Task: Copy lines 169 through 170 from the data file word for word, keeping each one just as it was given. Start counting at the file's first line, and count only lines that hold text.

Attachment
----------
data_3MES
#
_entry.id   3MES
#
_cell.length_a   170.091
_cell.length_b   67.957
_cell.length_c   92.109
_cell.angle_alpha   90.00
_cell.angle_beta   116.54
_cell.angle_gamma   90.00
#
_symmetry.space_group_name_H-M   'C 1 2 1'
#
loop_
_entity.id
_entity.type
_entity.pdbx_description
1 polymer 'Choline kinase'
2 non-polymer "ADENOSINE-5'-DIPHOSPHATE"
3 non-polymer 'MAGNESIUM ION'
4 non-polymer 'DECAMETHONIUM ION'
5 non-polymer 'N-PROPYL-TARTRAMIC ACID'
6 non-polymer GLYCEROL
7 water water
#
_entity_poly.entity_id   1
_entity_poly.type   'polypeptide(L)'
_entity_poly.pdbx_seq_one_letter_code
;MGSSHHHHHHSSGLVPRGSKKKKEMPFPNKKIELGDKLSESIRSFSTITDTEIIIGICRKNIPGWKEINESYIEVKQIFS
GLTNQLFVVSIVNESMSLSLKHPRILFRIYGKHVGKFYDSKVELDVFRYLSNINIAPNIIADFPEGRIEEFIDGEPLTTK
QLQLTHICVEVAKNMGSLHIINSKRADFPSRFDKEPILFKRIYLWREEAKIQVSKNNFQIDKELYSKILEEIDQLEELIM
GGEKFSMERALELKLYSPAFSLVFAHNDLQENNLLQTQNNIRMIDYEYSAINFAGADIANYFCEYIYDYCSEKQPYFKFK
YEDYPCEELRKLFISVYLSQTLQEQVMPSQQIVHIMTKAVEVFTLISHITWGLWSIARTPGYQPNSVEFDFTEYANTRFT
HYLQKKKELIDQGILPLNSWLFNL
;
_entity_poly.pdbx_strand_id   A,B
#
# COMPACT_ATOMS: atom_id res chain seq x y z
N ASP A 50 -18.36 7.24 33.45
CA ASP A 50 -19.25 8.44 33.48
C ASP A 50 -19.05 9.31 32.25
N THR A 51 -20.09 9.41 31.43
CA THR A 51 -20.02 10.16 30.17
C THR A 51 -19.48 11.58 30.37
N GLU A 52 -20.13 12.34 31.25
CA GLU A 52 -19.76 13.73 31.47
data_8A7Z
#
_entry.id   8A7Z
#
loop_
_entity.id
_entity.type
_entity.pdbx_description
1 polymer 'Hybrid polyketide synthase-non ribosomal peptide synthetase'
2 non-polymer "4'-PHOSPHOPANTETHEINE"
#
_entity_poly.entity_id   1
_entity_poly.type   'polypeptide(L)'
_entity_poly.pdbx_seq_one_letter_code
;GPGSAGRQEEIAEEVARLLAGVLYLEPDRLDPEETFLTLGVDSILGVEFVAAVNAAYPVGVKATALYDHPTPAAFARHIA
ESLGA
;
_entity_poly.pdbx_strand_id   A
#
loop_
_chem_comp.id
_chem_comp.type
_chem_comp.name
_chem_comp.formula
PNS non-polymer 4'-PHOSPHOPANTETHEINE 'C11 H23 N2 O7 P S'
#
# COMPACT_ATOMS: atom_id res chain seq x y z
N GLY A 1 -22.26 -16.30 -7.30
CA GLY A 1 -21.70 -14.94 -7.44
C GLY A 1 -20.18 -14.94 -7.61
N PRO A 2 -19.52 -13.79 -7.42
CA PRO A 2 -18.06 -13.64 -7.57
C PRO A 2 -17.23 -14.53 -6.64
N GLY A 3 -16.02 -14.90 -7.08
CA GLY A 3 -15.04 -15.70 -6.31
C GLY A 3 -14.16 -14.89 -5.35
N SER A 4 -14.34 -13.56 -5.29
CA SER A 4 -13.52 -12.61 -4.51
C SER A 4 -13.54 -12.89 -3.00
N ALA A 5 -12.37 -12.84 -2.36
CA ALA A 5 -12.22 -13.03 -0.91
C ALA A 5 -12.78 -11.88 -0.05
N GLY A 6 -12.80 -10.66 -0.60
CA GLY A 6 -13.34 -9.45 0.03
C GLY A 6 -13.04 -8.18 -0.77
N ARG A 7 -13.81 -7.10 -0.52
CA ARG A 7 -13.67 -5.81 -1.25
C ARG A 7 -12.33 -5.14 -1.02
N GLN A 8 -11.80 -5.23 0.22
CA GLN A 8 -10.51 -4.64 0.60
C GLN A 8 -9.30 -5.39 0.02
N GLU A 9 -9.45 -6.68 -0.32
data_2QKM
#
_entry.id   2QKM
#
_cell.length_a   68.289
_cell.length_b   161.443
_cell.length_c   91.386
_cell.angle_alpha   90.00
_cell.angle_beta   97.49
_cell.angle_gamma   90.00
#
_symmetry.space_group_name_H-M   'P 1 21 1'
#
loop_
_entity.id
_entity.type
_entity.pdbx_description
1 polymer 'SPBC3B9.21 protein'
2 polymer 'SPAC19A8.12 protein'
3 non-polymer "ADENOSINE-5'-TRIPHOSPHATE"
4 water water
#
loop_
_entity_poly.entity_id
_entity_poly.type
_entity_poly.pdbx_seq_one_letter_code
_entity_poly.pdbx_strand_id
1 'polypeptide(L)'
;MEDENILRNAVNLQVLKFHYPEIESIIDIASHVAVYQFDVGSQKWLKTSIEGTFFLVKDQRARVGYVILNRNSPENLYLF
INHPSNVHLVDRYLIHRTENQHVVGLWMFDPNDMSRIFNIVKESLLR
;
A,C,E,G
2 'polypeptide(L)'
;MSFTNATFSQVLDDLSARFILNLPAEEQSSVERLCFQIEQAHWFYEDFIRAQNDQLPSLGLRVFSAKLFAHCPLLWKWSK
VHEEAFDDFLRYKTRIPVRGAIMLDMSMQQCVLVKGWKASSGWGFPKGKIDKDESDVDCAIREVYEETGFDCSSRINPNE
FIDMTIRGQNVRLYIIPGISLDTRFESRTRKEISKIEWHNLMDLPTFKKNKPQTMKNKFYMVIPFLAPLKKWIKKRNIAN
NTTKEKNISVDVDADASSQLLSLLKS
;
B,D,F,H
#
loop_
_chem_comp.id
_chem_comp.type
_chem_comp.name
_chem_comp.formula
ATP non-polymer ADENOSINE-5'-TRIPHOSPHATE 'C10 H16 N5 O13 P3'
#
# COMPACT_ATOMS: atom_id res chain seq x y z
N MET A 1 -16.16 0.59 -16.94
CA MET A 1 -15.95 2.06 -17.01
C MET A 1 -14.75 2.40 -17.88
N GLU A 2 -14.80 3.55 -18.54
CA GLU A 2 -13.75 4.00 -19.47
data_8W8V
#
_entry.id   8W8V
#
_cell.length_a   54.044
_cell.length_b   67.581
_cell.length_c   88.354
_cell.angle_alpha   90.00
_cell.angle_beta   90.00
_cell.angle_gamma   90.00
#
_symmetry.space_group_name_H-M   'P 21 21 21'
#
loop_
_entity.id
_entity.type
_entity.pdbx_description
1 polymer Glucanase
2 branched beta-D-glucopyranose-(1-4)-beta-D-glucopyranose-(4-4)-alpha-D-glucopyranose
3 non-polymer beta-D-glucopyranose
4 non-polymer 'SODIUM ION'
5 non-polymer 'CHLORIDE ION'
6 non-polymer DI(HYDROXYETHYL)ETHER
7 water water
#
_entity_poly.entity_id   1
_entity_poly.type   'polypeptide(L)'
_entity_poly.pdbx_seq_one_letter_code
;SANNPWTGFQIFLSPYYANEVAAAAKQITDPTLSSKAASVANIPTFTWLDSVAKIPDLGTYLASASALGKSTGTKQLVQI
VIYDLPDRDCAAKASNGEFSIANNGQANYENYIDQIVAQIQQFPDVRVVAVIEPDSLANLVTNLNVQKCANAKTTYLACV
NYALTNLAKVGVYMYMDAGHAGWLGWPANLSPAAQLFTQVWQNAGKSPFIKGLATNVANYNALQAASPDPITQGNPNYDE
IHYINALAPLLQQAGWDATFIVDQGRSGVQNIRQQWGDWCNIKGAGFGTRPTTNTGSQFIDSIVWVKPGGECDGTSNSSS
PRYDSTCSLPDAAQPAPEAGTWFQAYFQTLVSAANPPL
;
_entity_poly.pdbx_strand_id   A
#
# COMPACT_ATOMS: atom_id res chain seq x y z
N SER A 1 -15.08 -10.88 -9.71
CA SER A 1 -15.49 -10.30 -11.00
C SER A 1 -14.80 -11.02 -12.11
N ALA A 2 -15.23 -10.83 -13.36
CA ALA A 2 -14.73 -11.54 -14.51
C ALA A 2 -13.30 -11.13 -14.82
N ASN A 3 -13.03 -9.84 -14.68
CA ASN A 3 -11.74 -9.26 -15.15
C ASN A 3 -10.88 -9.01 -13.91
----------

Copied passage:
1 polymer Glucanase
2 branched beta-D-glucopyranose-(1-4)-beta-D-glucopyranose-(4-4)-alpha-D-glucopyranose